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Author Topic: Serial Input confused on type SOLVED  (Read 603 times)
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this snippet works fine, ultimately I am trying to have it set up where I can enter 1 to 540, to represent minutes. This is my testing code. I type in "1" and get 49 blinks on the led instead of "1" blink. I understand why after looking at the asc chart, but, my problem is how can I make 'inByte' = "1". Have gone through the tut's on playground and started on Nick Gannons tut few minutes ago but brain is fried for tonight. So far I'm confused on how to approach this. Any wisdom would be greatly appreciated. Thanks.

Code:
char inByte; // Byte input from command prompt

void setup(){
  Serial.begin(9600);
  Serial.println("Enter number");
  while (!Serial.available()) {
  }
  inByte = Serial.read();

  Serial.println(inByte);

  for (int a=0; a<inByte; a++){
    digitalWrite(13,HIGH);
    delay(500);
    digitalWrite(13,LOW);
    delay(500);

  }

  Serial.println("Done");


}
void loop(){
}

« Last Edit: February 20, 2013, 10:56:30 am by grendle » Logged

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i am a bit of newb.  but i don't understand why you are using a char instead of an int.  do you think that this is the ascii number your printing ? http://www.asciitable.com/

// from arduino forums http://arduino.cc/en/Serial/Read?action=sourceblock&num=1

int incomingByte = 0;   // for incoming serial data

void setup() {
        Serial.begin(9600);     // opens serial port, sets data rate to 9600 bps
}

void loop() {

        // send data only when you receive data:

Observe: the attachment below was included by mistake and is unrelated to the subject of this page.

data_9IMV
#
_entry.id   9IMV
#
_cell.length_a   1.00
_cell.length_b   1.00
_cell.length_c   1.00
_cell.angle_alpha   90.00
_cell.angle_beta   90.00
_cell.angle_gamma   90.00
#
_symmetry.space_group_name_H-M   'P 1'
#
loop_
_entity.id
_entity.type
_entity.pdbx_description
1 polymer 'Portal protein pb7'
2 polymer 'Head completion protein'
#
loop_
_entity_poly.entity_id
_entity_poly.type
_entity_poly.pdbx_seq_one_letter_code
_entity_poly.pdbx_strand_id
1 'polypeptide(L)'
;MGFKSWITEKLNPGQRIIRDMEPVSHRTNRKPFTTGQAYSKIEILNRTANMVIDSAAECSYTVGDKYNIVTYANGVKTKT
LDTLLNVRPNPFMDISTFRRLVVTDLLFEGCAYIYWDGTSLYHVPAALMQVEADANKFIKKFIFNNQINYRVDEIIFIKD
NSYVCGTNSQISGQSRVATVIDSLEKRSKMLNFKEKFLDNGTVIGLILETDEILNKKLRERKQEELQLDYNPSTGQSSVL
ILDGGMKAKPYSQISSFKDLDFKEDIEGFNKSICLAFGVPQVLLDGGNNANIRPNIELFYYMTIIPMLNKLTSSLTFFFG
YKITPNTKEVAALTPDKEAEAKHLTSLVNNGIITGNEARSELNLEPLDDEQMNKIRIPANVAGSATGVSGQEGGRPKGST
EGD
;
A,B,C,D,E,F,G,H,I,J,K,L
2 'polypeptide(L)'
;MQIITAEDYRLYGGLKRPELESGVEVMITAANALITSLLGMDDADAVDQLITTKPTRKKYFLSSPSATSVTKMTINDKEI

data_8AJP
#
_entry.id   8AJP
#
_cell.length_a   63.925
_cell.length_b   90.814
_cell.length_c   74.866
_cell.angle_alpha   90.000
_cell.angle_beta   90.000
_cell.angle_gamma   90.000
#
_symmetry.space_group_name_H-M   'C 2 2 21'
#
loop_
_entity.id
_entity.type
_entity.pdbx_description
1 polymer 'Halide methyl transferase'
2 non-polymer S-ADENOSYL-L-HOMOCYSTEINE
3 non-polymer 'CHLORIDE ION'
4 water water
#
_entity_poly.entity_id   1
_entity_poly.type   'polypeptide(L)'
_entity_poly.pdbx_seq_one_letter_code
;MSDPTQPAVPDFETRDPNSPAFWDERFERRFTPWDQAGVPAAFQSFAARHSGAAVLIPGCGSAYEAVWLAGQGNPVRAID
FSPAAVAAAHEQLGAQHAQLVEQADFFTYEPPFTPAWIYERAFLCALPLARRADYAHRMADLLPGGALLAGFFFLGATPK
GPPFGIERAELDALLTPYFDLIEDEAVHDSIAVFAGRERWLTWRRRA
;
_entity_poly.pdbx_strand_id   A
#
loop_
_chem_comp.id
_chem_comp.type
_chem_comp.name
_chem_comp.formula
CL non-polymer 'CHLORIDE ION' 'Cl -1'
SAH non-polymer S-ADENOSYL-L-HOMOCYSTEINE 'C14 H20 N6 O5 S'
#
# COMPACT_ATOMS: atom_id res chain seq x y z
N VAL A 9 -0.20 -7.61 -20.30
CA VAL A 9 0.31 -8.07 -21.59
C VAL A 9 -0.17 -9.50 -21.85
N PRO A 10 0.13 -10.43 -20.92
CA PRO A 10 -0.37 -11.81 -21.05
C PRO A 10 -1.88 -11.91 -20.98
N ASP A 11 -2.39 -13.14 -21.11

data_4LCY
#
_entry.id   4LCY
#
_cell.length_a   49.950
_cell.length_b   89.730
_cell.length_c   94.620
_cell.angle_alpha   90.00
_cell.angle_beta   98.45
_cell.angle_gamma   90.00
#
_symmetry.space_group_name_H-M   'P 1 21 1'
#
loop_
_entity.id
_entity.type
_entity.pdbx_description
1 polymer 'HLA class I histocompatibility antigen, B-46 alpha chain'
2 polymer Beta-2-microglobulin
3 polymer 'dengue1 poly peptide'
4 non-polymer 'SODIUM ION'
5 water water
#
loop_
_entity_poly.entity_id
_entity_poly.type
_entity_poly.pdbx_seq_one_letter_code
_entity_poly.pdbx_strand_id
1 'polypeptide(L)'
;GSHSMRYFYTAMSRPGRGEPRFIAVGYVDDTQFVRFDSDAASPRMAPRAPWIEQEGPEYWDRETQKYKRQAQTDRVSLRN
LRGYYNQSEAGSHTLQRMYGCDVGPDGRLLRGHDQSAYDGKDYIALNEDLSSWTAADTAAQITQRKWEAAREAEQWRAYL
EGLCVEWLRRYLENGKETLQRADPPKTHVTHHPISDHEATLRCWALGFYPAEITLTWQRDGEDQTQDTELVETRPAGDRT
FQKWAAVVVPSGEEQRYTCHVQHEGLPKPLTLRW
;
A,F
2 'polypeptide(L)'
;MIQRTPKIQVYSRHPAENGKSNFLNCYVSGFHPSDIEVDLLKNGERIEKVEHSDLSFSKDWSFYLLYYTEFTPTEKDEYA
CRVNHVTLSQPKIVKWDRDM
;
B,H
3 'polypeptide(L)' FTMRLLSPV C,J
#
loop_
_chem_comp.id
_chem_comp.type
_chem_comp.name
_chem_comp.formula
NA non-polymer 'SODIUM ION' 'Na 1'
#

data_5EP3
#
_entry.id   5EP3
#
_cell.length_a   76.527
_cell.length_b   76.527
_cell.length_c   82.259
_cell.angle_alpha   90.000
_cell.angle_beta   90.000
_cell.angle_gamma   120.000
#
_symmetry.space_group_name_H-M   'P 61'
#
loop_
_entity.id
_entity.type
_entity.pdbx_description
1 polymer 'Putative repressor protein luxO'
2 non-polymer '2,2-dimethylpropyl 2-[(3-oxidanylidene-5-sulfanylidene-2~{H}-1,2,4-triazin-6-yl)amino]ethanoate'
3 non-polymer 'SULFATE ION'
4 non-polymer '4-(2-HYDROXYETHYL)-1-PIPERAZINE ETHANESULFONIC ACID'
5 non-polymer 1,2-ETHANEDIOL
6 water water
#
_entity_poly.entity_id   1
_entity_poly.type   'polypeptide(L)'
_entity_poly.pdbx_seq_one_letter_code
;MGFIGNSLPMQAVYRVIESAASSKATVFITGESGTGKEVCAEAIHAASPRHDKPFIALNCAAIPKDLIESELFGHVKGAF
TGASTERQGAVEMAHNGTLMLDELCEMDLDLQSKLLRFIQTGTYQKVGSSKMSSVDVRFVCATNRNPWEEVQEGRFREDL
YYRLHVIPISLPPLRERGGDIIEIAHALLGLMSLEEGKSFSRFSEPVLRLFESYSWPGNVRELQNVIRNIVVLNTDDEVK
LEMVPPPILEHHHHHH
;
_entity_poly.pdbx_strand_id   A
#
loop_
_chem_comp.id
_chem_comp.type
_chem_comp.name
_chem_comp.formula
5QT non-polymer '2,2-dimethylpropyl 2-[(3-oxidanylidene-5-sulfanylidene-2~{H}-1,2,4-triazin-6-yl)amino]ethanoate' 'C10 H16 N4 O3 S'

if (Serial.available() > 0) {
                // read the incoming byte:
                incomingByte = Serial.read();

                // say what you got:
                Serial.print("I received: ");
                Serial.println(incomingByte, DEC);
        }
}
 
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... and started on Nick Gannons tut few minutes ago...

Nick Gammon
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Quote
i am a bit of newb.  but i don't understand why you are using a char instead of an int
i tried that, same results. the following does not work
Code:
for (int a=0; a<inByte, DEC; a++){
like it works for serial print. thanks tho.

Quote
Nick Gammon
my apologies, no offense intended, i was really really tired last night when i posted, and this was an honest mistake.
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Code:
for (int a=0; a<inByte, DEC; a++){
What do you think "inByte, DEC" is doing? Not what you think, I'm pretty sure.
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What do you think "inByte, DEC" is doing? Not what you think, I'm pretty sure.
i was just showing post 2 that - that way doesnt work like

Serial.print(inByte,DEC);